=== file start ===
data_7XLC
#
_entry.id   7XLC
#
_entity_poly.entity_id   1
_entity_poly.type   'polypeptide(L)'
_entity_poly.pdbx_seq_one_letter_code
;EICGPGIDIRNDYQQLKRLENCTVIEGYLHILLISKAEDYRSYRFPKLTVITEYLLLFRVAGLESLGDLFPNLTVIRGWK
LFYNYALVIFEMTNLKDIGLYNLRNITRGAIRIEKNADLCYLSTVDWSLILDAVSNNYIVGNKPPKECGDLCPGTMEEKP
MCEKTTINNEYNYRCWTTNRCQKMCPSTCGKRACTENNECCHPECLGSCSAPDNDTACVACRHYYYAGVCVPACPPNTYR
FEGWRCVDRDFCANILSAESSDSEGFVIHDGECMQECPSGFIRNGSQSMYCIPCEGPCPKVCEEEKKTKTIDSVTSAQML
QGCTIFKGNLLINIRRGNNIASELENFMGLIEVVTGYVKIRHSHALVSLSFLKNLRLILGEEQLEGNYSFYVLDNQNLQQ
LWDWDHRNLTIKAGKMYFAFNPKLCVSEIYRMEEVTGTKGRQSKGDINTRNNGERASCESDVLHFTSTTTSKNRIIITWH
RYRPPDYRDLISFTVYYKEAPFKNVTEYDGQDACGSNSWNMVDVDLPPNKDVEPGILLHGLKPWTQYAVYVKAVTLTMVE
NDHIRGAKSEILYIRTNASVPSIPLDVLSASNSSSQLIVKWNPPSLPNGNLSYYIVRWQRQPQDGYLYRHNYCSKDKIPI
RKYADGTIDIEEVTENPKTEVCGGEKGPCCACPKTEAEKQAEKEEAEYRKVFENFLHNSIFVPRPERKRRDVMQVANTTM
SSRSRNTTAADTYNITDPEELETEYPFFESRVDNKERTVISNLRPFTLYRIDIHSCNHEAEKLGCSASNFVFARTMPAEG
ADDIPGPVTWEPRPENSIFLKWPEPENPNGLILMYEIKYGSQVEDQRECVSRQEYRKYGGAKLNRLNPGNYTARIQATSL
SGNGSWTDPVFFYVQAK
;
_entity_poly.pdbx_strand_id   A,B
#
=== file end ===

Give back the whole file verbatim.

data_7XLC
#
_entry.id   7XLC
#
_entity_poly.entity_id   1
_entity_poly.type   'polypeptide(L)'
_entity_poly.pdbx_seq_one_letter_code
;EICGPGIDIRNDYQQLKRLENCTVIEGYLHILLISKAEDYRSYRFPKLTVITEYLLLFRVAGLESLGDLFPNLTVIRGWK
LFYNYALVIFEMTNLKDIGLYNLRNITRGAIRIEKNADLCYLSTVDWSLILDAVSNNYIVGNKPPKECGDLCPGTMEEKP
MCEKTTINNEYNYRCWTTNRCQKMCPSTCGKRACTENNECCHPECLGSCSAPDNDTACVACRHYYYAGVCVPACPPNTYR
FEGWRCVDRDFCANILSAESSDSEGFVIHDGECMQECPSGFIRNGSQSMYCIPCEGPCPKVCEEEKKTKTIDSVTSAQML
QGCTIFKGNLLINIRRGNNIASELENFMGLIEVVTGYVKIRHSHALVSLSFLKNLRLILGEEQLEGNYSFYVLDNQNLQQ
LWDWDHRNLTIKAGKMYFAFNPKLCVSEIYRMEEVTGTKGRQSKGDINTRNNGERASCESDVLHFTSTTTSKNRIIITWH
RYRPPDYRDLISFTVYYKEAPFKNVTEYDGQDACGSNSWNMVDVDLPPNKDVEPGILLHGLKPWTQYAVYVKAVTLTMVE
NDHIRGAKSEILYIRTNASVPSIPLDVLSASNSSSQLIVKWNPPSLPNGNLSYYIVRWQRQPQDGYLYRHNYCSKDKIPI
RKYADGTIDIEEVTENPKTEVCGGEKGPCCACPKTEAEKQAEKEEAEYRKVFENFLHNSIFVPRPERKRRDVMQVANTTM
SSRSRNTTAADTYNITDPEELETEYPFFESRVDNKERTVISNLRPFTLYRIDIHSCNHEAEKLGCSASNFVFARTMPAEG
ADDIPGPVTWEPRPENSIFLKWPEPENPNGLILMYEIKYGSQVEDQRECVSRQEYRKYGGAKLNRLNPGNYTARIQATSL
SGNGSWTDPVFFYVQAK
;
_entity_poly.pdbx_strand_id   A,B
#